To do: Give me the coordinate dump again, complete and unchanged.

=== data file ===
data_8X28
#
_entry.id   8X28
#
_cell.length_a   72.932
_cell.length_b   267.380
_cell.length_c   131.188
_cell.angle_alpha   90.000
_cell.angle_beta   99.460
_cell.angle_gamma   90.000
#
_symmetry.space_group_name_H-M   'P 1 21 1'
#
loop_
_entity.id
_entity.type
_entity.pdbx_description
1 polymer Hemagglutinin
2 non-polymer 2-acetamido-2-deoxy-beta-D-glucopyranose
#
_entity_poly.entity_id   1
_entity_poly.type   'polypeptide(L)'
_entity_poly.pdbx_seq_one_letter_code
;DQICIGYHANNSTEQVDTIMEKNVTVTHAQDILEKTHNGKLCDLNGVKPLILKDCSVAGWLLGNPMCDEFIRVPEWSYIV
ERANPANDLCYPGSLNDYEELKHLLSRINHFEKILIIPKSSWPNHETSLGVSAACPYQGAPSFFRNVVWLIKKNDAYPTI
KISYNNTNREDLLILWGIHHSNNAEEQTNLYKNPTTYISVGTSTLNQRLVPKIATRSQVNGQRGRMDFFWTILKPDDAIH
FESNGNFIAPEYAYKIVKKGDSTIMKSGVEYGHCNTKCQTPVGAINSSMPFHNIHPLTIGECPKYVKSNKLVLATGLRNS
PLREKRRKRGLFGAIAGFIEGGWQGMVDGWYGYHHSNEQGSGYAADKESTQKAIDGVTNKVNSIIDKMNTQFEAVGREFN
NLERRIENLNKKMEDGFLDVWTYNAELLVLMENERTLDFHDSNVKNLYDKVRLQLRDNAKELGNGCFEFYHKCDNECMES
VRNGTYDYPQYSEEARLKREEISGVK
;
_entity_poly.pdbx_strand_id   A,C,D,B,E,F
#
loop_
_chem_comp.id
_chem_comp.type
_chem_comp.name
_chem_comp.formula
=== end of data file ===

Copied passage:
data_8X28
#
_entry.id   8X28
#
_cell.length_a   72.932
_cell.length_b   267.380
_cell.length_c   131.188
_cell.angle_alpha   90.000
_cell.angle_beta   99.460
_cell.angle_gamma   90.000
#
_symmetry.space_group_name_H-M   'P 1 21 1'
#
loop_
_entity.id
_entity.type
_entity.pdbx_description
1 polymer Hemagglutinin
2 non-polymer 2-acetamido-2-deoxy-beta-D-glucopyranose
#
_entity_poly.entity_id   1
_entity_poly.type   'polypeptide(L)'
_entity_poly.pdbx_seq_one_letter_code
;DQICIGYHANNSTEQVDTIMEKNVTVTHAQDILEKTHNGKLCDLNGVKPLILKDCSVAGWLLGNPMCDEFIRVPEWSYIV
ERANPANDLCYPGSLNDYEELKHLLSRINHFEKILIIPKSSWPNHETSLGVSAACPYQGAPSFFRNVVWLIKKNDAYPTI
KISYNNTNREDLLILWGIHHSNNAEEQTNLYKNPTTYISVGTSTLNQRLVPKIATRSQVNGQRGRMDFFWTILKPDDAIH
FESNGNFIAPEYAYKIVKKGDSTIMKSGVEYGHCNTKCQTPVGAINSSMPFHNIHPLTIGECPKYVKSNKLVLATGLRNS
PLREKRRKRGLFGAIAGFIEGGWQGMVDGWYGYHHSNEQGSGYAADKESTQKAIDGVTNKVNSIIDKMNTQFEAVGREFN
NLERRIENLNKKMEDGFLDVWTYNAELLVLMENERTLDFHDSNVKNLYDKVRLQLRDNAKELGNGCFEFYHKCDNECMES
VRNGTYDYPQYSEEARLKREEISGVK
;
_entity_poly.pdbx_strand_id   A,C,D,B,E,F
#
loop_
_chem_comp.id
_chem_comp.type
_chem_comp.name
_chem_comp.formula